The writers who invented languages

Languages are communities; they embody the soul of the culture that spawned them, capturing a people’s history and dreams and none knew this better than Tolkien. In The Lord of the Rings, the Elves are disappearing from Middle-Earth, taking with them High and Common Elvish and thousands of years of Elvish culture.

Few writers have created a language quite as fully realised as Tolkien’s, but plenty have flavoured their fiction with invented tongues. Sometimes it’s to underscore a point. In Nineteen Eighty-Four, for instance, George Orwell introduces Newspeak to show just how totalitarian the state of Oceania is. Newspeak’s vocabulary is purposefully limited, there are no synonyms or antonyms, and nuance is eradicated. All undesirable words have been eliminated, others stripped of unorthodox secondary meanings. Most sinisterly of all, its staccato rhythms and ease of pronunciation are intended to keep thought at bay. ‘Unperson’, ‘crimethink’, ‘bellyfeel’ – such words are crucial to Orwell’s dystopian vision.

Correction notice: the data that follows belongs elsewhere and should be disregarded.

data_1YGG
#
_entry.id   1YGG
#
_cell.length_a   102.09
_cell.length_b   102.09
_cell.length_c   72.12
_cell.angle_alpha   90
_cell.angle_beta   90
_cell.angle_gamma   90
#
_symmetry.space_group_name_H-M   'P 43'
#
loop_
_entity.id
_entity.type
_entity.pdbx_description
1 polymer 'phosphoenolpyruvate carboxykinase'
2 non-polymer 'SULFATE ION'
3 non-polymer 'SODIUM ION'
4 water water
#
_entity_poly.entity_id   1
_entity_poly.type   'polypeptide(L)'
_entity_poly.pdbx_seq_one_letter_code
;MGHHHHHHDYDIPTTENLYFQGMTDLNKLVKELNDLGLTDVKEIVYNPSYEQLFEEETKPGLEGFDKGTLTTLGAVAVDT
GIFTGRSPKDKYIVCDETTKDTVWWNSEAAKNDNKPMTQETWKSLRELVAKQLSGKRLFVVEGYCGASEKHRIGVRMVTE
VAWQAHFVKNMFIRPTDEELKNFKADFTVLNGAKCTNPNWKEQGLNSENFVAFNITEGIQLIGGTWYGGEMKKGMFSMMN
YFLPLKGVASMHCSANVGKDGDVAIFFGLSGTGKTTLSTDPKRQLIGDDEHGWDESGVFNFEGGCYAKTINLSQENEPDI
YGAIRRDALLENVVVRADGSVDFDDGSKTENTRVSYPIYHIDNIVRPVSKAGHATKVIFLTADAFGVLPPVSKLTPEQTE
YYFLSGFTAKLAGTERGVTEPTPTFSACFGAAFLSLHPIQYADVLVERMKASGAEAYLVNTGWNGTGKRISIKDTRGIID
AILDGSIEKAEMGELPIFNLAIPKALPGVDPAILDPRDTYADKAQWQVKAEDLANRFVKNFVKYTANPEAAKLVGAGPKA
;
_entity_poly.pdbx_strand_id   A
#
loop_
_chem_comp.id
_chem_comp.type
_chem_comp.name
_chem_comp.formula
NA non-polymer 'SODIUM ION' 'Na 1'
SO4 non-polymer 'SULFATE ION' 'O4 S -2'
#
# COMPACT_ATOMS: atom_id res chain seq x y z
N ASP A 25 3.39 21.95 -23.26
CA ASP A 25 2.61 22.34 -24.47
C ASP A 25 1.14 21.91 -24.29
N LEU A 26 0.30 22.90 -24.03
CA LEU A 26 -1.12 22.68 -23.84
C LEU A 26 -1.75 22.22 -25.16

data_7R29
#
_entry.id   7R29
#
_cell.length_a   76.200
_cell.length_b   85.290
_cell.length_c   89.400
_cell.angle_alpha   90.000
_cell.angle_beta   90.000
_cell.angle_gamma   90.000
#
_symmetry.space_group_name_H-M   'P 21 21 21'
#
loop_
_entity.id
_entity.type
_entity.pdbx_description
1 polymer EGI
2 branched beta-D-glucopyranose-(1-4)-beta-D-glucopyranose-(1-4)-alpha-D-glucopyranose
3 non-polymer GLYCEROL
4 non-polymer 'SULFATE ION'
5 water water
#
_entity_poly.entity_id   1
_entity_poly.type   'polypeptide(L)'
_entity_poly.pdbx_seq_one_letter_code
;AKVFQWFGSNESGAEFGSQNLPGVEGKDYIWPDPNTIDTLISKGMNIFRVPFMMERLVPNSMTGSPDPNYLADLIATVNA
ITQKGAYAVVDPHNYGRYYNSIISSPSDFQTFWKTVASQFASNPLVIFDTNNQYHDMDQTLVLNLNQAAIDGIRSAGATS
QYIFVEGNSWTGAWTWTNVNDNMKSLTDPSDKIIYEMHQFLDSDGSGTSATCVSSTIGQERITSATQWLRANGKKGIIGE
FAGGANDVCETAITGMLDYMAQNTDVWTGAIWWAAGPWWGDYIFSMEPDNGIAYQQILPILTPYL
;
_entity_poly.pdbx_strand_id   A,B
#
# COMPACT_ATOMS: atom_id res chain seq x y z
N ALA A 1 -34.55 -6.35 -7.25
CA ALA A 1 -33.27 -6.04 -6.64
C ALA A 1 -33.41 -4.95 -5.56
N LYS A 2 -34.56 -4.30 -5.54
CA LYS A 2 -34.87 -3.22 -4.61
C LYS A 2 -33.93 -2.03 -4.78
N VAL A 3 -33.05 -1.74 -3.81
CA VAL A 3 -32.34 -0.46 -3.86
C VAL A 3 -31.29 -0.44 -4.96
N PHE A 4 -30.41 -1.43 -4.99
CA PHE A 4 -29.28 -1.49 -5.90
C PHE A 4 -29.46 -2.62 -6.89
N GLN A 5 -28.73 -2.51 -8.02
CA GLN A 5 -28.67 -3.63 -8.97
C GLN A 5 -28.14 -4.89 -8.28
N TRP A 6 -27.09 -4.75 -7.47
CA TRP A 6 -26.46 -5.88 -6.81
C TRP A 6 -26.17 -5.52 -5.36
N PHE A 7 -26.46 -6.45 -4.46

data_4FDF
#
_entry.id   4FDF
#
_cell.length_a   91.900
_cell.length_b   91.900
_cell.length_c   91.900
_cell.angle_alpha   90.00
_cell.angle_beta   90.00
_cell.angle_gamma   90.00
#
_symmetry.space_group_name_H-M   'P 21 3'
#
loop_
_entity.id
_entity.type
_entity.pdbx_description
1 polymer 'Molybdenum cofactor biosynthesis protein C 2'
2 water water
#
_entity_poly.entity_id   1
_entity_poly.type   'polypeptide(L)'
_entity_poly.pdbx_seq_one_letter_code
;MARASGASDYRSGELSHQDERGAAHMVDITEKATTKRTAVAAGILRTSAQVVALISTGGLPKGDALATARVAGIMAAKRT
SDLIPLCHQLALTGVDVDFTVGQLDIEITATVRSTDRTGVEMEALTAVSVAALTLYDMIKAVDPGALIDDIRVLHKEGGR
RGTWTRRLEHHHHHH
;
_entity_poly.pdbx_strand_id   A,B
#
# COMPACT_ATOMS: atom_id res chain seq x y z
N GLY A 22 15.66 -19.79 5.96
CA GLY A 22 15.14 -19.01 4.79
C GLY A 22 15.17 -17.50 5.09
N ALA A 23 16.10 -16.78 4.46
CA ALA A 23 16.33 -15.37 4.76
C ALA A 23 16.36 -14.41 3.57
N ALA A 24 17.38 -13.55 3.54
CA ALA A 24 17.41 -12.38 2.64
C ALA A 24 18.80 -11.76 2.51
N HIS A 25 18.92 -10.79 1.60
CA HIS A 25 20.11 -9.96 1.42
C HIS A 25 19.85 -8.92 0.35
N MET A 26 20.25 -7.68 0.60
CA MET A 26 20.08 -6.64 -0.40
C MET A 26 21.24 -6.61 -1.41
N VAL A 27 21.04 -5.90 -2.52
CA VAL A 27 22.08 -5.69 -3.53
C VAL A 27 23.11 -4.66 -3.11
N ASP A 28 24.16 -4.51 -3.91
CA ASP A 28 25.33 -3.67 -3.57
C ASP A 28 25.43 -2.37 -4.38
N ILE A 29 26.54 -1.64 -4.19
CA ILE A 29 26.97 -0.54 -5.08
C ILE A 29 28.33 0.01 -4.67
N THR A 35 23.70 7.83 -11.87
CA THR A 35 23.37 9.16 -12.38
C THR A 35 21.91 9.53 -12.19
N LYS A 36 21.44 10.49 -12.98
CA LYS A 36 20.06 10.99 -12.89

Read more: BBC

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